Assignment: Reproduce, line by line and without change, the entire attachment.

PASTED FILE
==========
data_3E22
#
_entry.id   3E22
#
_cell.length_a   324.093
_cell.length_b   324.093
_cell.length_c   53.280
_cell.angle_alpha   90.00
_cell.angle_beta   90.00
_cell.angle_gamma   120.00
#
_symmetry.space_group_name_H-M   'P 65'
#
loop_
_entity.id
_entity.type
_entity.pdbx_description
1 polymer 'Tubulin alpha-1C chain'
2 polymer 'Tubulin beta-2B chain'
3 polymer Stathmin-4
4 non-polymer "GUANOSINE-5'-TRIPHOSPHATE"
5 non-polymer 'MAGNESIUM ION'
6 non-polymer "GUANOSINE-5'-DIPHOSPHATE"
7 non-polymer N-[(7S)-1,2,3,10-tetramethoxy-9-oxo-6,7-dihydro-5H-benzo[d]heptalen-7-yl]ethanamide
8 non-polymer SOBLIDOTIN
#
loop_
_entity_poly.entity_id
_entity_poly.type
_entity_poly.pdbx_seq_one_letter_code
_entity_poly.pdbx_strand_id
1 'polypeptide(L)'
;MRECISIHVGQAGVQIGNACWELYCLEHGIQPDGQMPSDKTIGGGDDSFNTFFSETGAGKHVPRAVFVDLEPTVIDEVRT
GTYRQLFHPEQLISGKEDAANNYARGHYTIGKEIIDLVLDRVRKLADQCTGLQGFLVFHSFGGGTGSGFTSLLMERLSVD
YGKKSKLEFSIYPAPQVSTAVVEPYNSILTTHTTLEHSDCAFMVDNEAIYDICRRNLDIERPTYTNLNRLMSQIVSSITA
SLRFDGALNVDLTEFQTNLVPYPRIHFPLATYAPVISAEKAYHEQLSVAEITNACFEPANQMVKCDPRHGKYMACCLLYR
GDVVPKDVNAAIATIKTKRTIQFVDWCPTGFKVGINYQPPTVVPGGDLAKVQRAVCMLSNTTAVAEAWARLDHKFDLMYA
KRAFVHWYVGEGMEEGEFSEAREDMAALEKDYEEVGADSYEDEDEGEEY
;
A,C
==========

data_3E22
#
_entry.id   3E22
#
_cell.length_a   324.093
_cell.length_b   324.093
_cell.length_c   53.280
_cell.angle_alpha   90.00
_cell.angle_beta   90.00
_cell.angle_gamma   120.00
#
_symmetry.space_group_name_H-M   'P 65'
#
loop_
_entity.id
_entity.type
_entity.pdbx_description
1 polymer 'Tubulin alpha-1C chain'
2 polymer 'Tubulin beta-2B chain'
3 polymer Stathmin-4
4 non-polymer "GUANOSINE-5'-TRIPHOSPHATE"
5 non-polymer 'MAGNESIUM ION'
6 non-polymer "GUANOSINE-5'-DIPHOSPHATE"
7 non-polymer N-[(7S)-1,2,3,10-tetramethoxy-9-oxo-6,7-dihydro-5H-benzo[d]heptalen-7-yl]ethanamide
8 non-polymer SOBLIDOTIN
#
loop_
_entity_poly.entity_id
_entity_poly.type
_entity_poly.pdbx_seq_one_letter_code
_entity_poly.pdbx_strand_id
1 'polypeptide(L)'
;MRECISIHVGQAGVQIGNACWELYCLEHGIQPDGQMPSDKTIGGGDDSFNTFFSETGAGKHVPRAVFVDLEPTVIDEVRT
GTYRQLFHPEQLISGKEDAANNYARGHYTIGKEIIDLVLDRVRKLADQCTGLQGFLVFHSFGGGTGSGFTSLLMERLSVD
YGKKSKLEFSIYPAPQVSTAVVEPYNSILTTHTTLEHSDCAFMVDNEAIYDICRRNLDIERPTYTNLNRLMSQIVSSITA
SLRFDGALNVDLTEFQTNLVPYPRIHFPLATYAPVISAEKAYHEQLSVAEITNACFEPANQMVKCDPRHGKYMACCLLYR
GDVVPKDVNAAIATIKTKRTIQFVDWCPTGFKVGINYQPPTVVPGGDLAKVQRAVCMLSNTTAVAEAWARLDHKFDLMYA
KRAFVHWYVGEGMEEGEFSEAREDMAALEKDYEEVGADSYEDEDEGEEY
;
A,C